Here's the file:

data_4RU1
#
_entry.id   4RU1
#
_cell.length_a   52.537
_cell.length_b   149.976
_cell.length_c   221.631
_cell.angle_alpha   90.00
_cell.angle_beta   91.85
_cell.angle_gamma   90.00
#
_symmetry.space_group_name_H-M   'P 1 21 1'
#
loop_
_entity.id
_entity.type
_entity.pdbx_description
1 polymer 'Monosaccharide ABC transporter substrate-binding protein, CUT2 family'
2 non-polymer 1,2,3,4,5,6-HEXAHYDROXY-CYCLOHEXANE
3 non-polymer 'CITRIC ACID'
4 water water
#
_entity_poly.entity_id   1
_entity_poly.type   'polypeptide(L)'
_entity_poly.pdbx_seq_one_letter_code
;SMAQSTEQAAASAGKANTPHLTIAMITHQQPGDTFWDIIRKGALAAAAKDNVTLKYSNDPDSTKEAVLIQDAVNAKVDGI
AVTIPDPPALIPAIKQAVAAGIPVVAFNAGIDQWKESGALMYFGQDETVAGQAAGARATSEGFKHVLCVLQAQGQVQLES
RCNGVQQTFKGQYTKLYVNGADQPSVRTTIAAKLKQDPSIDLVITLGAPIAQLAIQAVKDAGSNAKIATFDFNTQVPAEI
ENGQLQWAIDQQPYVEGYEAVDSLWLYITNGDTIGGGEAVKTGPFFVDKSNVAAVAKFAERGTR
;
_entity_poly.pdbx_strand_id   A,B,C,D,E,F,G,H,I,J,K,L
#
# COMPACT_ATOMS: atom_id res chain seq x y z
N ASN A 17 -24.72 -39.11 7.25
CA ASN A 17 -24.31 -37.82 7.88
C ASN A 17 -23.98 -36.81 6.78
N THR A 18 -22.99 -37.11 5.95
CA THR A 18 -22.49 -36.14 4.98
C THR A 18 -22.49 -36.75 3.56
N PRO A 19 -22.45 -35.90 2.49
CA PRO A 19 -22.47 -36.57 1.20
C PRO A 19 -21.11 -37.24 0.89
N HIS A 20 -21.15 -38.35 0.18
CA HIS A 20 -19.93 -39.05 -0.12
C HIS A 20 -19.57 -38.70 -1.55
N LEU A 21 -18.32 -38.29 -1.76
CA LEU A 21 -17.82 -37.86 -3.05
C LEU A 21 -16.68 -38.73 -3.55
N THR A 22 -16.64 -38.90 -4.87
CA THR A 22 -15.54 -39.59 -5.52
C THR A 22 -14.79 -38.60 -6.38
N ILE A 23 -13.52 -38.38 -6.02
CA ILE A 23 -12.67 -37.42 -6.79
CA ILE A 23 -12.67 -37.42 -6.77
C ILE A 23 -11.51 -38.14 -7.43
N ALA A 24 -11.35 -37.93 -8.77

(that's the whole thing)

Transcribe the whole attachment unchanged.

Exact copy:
data_4RU1
#
_entry.id   4RU1
#
_cell.length_a   52.537
_cell.length_b   149.976
_cell.length_c   221.631
_cell.angle_alpha   90.00
_cell.angle_beta   91.85
_cell.angle_gamma   90.00
#
_symmetry.space_group_name_H-M   'P 1 21 1'
#
loop_
_entity.id
_entity.type
_entity.pdbx_description
1 polymer 'Monosaccharide ABC transporter substrate-binding protein, CUT2 family'
2 non-polymer 1,2,3,4,5,6-HEXAHYDROXY-CYCLOHEXANE
3 non-polymer 'CITRIC ACID'
4 water water
#
_entity_poly.entity_id   1
_entity_poly.type   'polypeptide(L)'
_entity_poly.pdbx_seq_one_letter_code
;SMAQSTEQAAASAGKANTPHLTIAMITHQQPGDTFWDIIRKGALAAAAKDNVTLKYSNDPDSTKEAVLIQDAVNAKVDGI
AVTIPDPPALIPAIKQAVAAGIPVVAFNAGIDQWKESGALMYFGQDETVAGQAAGARATSEGFKHVLCVLQAQGQVQLES
RCNGVQQTFKGQYTKLYVNGADQPSVRTTIAAKLKQDPSIDLVITLGAPIAQLAIQAVKDAGSNAKIATFDFNTQVPAEI
ENGQLQWAIDQQPYVEGYEAVDSLWLYITNGDTIGGGEAVKTGPFFVDKSNVAAVAKFAERGTR
;
_entity_poly.pdbx_strand_id   A,B,C,D,E,F,G,H,I,J,K,L
#
# COMPACT_ATOMS: atom_id res chain seq x y z
N ASN A 17 -24.72 -39.11 7.25
CA ASN A 17 -24.31 -37.82 7.88
C ASN A 17 -23.98 -36.81 6.78
N THR A 18 -22.99 -37.11 5.95
CA THR A 18 -22.49 -36.14 4.98
C THR A 18 -22.49 -36.75 3.56
N PRO A 19 -22.45 -35.90 2.49
CA PRO A 19 -22.47 -36.57 1.20
C PRO A 19 -21.11 -37.24 0.89
N HIS A 20 -21.15 -38.35 0.18
CA HIS A 20 -19.93 -39.05 -0.12
C HIS A 20 -19.57 -38.70 -1.55
N LEU A 21 -18.32 -38.29 -1.76
CA LEU A 21 -17.82 -37.86 -3.05
C LEU A 21 -16.68 -38.73 -3.55
N THR A 22 -16.64 -38.90 -4.87
CA THR A 22 -15.54 -39.59 -5.52
C THR A 22 -14.79 -38.60 -6.38
N ILE A 23 -13.52 -38.38 -6.02
CA ILE A 23 -12.67 -37.42 -6.79
CA ILE A 23 -12.67 -37.42 -6.77
C ILE A 23 -11.51 -38.14 -7.43
N ALA A 24 -11.35 -37.93 -8.77